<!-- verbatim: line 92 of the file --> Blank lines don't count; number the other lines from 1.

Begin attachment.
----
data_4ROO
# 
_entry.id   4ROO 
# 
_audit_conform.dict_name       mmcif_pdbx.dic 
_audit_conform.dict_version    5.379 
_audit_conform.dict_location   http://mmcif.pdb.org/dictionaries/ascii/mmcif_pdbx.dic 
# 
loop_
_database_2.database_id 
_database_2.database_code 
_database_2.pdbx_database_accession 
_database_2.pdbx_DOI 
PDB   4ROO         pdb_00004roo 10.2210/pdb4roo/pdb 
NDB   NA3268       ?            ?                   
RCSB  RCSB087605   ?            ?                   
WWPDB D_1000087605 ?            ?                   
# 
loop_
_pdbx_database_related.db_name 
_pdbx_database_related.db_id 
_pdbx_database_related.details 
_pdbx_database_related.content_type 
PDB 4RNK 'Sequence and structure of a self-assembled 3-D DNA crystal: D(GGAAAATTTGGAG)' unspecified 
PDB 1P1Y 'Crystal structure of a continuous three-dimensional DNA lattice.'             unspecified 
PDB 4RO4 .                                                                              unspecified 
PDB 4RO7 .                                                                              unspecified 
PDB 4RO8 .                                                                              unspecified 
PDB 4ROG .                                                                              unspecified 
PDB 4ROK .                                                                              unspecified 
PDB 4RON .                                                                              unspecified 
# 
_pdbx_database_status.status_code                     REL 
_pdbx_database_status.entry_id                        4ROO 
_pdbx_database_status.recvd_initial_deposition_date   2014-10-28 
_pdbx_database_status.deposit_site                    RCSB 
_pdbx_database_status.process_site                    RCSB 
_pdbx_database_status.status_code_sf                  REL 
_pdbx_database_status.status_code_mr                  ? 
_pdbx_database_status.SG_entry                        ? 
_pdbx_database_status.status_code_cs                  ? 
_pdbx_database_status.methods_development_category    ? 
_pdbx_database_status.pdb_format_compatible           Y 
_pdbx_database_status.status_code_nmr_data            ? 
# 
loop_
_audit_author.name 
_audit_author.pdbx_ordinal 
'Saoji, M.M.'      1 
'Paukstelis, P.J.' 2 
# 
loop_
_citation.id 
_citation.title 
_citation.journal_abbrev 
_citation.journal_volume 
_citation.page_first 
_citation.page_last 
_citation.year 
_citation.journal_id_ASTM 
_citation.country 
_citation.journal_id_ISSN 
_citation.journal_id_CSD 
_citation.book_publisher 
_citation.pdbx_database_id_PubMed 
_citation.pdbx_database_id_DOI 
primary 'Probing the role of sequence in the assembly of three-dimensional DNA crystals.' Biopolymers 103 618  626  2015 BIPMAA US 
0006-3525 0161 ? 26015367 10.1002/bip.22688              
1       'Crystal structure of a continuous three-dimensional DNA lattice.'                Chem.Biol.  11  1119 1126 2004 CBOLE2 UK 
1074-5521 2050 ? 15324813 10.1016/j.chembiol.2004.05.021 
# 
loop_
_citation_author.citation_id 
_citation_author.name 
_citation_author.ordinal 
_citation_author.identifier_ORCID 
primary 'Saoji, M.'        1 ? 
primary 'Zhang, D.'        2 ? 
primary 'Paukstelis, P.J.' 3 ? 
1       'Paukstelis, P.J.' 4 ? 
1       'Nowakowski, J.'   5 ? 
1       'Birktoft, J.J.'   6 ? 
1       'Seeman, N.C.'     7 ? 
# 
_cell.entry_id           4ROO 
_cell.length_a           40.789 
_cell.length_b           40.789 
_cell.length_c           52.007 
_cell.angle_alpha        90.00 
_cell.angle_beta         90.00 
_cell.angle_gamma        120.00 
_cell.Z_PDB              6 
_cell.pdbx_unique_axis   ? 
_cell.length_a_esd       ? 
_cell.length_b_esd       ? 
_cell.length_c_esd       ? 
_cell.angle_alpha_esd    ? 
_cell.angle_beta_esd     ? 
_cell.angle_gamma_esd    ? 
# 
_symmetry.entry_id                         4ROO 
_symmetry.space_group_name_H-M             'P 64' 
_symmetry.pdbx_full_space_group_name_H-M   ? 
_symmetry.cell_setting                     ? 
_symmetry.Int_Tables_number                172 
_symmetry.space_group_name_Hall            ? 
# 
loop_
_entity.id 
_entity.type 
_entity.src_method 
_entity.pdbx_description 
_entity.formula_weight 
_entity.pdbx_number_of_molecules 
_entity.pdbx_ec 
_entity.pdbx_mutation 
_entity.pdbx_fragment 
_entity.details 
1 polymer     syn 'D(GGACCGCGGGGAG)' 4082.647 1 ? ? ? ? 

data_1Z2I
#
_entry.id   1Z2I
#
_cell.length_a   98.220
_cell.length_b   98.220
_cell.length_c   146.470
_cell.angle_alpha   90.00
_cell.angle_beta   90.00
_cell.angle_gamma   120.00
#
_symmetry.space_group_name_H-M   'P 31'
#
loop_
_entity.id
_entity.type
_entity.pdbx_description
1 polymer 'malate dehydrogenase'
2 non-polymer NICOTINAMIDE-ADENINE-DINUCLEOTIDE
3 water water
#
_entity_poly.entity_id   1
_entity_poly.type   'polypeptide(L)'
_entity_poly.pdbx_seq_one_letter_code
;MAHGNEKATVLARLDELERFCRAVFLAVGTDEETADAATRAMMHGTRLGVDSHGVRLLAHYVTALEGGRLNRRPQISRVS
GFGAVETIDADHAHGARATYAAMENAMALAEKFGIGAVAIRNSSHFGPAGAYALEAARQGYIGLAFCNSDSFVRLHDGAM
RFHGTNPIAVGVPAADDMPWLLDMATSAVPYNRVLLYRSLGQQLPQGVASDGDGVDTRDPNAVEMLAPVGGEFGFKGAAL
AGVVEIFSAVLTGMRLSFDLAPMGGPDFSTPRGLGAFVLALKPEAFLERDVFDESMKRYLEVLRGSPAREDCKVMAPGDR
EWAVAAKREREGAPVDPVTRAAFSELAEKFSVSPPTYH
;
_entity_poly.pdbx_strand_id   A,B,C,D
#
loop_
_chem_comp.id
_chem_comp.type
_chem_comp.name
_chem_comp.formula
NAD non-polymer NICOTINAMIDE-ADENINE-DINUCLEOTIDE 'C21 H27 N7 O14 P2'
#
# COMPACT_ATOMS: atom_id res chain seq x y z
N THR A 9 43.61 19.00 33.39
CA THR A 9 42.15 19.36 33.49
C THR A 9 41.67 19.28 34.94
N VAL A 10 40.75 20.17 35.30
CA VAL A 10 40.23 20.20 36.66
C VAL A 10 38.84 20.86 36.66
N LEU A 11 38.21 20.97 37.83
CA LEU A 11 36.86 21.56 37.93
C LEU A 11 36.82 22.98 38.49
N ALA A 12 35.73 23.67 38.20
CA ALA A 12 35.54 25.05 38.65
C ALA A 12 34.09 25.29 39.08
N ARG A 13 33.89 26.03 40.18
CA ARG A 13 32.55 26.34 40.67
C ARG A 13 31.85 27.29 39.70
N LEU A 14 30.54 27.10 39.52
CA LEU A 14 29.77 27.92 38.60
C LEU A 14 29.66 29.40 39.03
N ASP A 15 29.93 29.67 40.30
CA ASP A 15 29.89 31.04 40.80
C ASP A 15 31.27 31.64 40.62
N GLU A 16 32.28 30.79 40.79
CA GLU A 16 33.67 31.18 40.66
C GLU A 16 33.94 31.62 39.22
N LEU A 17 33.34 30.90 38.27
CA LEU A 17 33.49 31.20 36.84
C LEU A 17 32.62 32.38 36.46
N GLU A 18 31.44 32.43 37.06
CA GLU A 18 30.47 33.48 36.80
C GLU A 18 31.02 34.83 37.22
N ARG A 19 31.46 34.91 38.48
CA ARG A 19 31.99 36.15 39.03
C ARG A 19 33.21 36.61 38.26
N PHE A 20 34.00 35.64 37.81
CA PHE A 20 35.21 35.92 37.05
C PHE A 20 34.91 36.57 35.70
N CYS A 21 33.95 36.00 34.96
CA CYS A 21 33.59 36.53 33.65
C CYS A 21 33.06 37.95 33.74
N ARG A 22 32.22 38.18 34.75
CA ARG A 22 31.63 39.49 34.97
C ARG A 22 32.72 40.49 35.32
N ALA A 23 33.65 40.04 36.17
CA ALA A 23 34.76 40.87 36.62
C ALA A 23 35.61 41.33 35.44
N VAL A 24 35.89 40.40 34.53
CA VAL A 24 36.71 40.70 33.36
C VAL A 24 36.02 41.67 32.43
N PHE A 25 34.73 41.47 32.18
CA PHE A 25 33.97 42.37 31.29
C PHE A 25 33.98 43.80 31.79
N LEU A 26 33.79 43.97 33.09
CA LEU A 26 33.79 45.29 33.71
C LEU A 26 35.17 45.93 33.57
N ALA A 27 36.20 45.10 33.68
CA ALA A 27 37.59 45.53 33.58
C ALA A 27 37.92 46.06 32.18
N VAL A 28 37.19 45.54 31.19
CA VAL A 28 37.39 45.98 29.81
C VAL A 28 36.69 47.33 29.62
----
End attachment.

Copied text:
_cell.Z_PDB              6 